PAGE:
• size which comments cost comparison of your library on every pull request using size-limit


    Please see the main tsdx optimizations docs. In particular, know that you can take advantage of development-only optimizations:

    // ./types/index.d.ts
    declare var __DEV__: boolean;
    // inside your code...
    if (__DEV__) {

    You can also choose to install and use invariant and warning functions.

    Module Formats

    CJS, ESModules, and UMD module formats are supported.

    The appropriate paths are configured in package.json and dist/index.js accordingly. Please report if any issues are found.

    Deploying the Example Playground

    The Playground is just a simple Parcel app, you can deploy it anywhere you would normally deploy that. Here are some guidelines for manually deploying with the Netlify CLI (npm i -g netlify-cli):

    cd example # if not already in the example folder
    npm run build # builds to dist
    netlify deploy # deploy the dist folder

    Alternatively, if you already have a git repo connected, you can set up continuous deployment with Netlify:

    netlify init
    # build command: yarn build && cd example && yarn && yarn build
    # directory to deploy: example/dist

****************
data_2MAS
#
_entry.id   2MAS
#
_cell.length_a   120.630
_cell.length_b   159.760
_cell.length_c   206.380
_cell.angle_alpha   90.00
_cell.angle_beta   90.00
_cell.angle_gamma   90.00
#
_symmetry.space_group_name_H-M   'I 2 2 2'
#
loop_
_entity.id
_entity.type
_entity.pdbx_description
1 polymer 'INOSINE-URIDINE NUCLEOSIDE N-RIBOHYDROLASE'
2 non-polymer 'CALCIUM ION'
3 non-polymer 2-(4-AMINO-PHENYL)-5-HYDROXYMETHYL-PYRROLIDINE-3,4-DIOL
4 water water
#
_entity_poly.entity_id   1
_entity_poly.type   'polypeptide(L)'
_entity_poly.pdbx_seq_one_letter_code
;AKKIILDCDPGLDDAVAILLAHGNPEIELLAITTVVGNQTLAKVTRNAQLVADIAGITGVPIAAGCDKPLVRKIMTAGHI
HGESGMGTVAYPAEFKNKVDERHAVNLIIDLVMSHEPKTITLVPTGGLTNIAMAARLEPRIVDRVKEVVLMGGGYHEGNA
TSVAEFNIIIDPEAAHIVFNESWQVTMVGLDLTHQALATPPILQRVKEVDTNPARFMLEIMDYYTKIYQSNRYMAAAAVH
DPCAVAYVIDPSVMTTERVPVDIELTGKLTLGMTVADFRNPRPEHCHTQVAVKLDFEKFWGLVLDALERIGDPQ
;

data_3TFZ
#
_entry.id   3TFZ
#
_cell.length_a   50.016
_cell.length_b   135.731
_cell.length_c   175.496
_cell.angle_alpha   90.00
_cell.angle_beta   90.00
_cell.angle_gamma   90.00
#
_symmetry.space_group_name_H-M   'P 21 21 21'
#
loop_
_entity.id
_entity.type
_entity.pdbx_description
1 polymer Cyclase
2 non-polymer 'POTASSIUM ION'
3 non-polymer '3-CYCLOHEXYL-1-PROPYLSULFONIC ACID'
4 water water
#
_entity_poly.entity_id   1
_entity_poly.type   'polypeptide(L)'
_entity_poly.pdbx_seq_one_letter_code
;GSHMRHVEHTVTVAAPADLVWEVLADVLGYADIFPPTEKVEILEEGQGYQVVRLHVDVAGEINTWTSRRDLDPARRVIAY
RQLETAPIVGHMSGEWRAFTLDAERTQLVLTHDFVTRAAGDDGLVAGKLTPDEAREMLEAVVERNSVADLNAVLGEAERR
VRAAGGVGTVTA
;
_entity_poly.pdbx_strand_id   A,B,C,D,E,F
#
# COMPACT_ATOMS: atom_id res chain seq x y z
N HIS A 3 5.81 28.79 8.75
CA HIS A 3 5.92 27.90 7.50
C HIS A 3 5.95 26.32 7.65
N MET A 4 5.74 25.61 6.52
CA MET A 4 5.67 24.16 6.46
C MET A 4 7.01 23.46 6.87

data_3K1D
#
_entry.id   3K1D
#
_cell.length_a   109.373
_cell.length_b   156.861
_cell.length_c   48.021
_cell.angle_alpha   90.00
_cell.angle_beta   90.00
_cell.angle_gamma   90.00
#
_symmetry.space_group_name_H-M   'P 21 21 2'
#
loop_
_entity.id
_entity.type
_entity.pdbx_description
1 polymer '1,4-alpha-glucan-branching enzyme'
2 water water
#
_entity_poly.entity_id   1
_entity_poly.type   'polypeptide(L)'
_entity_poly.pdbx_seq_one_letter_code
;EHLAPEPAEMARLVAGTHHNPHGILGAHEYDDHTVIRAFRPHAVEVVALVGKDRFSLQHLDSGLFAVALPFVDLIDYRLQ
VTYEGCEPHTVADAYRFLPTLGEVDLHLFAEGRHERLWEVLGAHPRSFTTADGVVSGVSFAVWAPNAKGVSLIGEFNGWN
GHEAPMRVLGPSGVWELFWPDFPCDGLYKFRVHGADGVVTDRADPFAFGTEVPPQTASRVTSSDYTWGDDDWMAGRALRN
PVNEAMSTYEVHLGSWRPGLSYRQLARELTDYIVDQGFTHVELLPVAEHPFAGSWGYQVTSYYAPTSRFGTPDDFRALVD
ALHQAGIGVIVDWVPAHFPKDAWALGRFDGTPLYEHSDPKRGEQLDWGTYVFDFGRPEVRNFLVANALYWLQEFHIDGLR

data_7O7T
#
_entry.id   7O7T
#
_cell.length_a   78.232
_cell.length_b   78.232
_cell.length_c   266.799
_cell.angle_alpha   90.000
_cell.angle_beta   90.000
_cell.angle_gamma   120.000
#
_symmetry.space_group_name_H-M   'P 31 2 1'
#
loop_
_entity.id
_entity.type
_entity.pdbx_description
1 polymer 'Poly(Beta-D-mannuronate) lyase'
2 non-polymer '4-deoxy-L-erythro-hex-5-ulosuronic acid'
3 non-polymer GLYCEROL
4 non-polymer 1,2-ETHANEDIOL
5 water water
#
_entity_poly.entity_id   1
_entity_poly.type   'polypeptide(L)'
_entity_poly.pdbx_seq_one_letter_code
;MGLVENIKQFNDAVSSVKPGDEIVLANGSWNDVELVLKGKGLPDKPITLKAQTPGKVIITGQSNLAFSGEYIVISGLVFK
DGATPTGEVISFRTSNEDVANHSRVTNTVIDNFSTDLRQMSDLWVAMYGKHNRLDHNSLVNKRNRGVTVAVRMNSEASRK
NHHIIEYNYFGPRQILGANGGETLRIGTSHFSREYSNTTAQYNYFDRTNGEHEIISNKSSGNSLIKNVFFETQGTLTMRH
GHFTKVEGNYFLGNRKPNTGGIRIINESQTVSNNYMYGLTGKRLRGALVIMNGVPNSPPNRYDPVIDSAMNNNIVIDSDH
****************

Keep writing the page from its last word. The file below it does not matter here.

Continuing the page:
# pick yes for netlify.toml

    Named Exports

    Per Palmer Group guidelines, always use named exports. Code split inside your React app instead of your React library.

    Including Styles

    There are many ways to ship styles, including with CSS-in-JS. TSDX has no opinion on this, configure how you like.

    For vanilla CSS, you can include it at the root directory and add it to the files section in your package.json, so that it can be imported separately by your users and run through their bundler's loader.

    Publishing to NPM

    We recommend using np.

    Usage with Lerna

    When creating a new package with TSDX within a project set up with Lerna, you might encounter a Cannot resolve dependency error when trying to run the example project. To fix that you will need to make changes to the package.json file inside the example directory.

    The problem is that due to the nature of how dependencies are installed in Lerna projects, the aliases in the example project's package.json might not point to the right place, as those dependencies might have been installed in the root of your Lerna project.

    Change the alias to point to where those packages are actually installed. This depends on the directory structure of your Lerna project, so the actual path might be different from the diff below.

       "alias": {
    -    "react": "../node_modules/react",
    -    "react-dom": "../node_modules/react-dom"
    +    "react": "../../../node_modules/react",
    +    "react-dom": "../../../node_modules/react-dom"

    An alternative to fixing this problem would be to remove aliases altogether and define the dependencies referenced as aliases as dev dependencies instead. However, that might cause other problems.